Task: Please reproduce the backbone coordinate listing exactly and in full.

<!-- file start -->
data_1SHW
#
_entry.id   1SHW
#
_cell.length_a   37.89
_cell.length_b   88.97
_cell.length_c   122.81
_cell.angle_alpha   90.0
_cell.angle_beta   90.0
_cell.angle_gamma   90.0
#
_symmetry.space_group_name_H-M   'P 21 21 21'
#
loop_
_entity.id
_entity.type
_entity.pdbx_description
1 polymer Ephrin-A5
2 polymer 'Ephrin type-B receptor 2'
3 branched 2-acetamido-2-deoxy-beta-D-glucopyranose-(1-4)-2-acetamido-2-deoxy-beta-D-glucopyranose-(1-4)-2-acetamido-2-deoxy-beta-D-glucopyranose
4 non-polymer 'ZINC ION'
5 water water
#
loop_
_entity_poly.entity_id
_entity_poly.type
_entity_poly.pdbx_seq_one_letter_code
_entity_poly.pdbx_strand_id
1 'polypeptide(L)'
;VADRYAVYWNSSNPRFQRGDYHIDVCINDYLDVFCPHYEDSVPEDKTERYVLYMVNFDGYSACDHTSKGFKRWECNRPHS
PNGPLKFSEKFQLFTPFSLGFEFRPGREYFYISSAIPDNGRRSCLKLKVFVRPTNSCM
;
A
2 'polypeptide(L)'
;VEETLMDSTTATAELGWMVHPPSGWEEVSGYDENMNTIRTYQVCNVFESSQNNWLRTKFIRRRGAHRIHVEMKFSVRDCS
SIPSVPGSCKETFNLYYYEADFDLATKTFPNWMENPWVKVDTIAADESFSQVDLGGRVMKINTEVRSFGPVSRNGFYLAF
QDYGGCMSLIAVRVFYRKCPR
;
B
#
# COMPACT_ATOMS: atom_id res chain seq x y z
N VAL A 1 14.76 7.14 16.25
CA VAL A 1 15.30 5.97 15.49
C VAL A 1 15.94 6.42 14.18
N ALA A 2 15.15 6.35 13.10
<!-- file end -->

data_1SHW
#
_entry.id   1SHW
#
_cell.length_a   37.89
_cell.length_b   88.97
_cell.length_c   122.81
_cell.angle_alpha   90.0
_cell.angle_beta   90.0
_cell.angle_gamma   90.0
#
_symmetry.space_group_name_H-M   'P 21 21 21'
#
loop_
_entity.id
_entity.type
_entity.pdbx_description
1 polymer Ephrin-A5
2 polymer 'Ephrin type-B receptor 2'
3 branched 2-acetamido-2-deoxy-beta-D-glucopyranose-(1-4)-2-acetamido-2-deoxy-beta-D-glucopyranose-(1-4)-2-acetamido-2-deoxy-beta-D-glucopyranose
4 non-polymer 'ZINC ION'
5 water water
#
loop_
_entity_poly.entity_id
_entity_poly.type
_entity_poly.pdbx_seq_one_letter_code
_entity_poly.pdbx_strand_id
1 'polypeptide(L)'
;VADRYAVYWNSSNPRFQRGDYHIDVCINDYLDVFCPHYEDSVPEDKTERYVLYMVNFDGYSACDHTSKGFKRWECNRPHS
PNGPLKFSEKFQLFTPFSLGFEFRPGREYFYISSAIPDNGRRSCLKLKVFVRPTNSCM
;
A
2 'polypeptide(L)'
;VEETLMDSTTATAELGWMVHPPSGWEEVSGYDENMNTIRTYQVCNVFESSQNNWLRTKFIRRRGAHRIHVEMKFSVRDCS
SIPSVPGSCKETFNLYYYEADFDLATKTFPNWMENPWVKVDTIAADESFSQVDLGGRVMKINTEVRSFGPVSRNGFYLAF
QDYGGCMSLIAVRVFYRKCPR
;
B
#
# COMPACT_ATOMS: atom_id res chain seq x y z
N VAL A 1 14.76 7.14 16.25
CA VAL A 1 15.30 5.97 15.49
C VAL A 1 15.94 6.42 14.18
N ALA A 2 15.15 6.35 13.10